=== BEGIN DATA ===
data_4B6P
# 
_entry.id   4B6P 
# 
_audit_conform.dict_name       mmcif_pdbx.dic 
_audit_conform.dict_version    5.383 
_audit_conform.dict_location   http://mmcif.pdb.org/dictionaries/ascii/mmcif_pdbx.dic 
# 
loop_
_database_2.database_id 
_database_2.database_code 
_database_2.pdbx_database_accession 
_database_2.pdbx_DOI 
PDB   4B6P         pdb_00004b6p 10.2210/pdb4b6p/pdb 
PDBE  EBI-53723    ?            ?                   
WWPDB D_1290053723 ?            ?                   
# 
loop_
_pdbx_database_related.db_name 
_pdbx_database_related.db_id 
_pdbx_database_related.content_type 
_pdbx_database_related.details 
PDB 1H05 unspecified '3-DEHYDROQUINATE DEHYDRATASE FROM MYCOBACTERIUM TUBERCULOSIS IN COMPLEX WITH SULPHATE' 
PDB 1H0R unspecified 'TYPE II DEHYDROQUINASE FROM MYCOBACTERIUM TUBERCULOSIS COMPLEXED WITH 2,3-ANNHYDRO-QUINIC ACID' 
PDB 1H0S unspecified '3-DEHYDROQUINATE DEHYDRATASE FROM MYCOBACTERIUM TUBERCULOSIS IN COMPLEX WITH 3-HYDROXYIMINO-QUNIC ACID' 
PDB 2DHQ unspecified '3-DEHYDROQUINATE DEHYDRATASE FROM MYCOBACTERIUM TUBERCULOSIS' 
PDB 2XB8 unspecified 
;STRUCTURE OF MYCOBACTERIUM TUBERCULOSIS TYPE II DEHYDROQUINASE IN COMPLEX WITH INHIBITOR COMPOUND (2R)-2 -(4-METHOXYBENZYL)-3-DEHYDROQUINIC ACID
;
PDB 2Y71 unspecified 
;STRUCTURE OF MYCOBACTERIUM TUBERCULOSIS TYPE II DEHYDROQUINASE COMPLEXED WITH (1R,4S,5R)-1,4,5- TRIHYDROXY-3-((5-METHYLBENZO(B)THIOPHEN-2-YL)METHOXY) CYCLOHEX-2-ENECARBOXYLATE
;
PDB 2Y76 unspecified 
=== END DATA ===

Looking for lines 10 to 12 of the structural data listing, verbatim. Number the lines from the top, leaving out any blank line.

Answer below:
_database_2.database_id 
_database_2.database_code 
_database_2.pdbx_database_accession 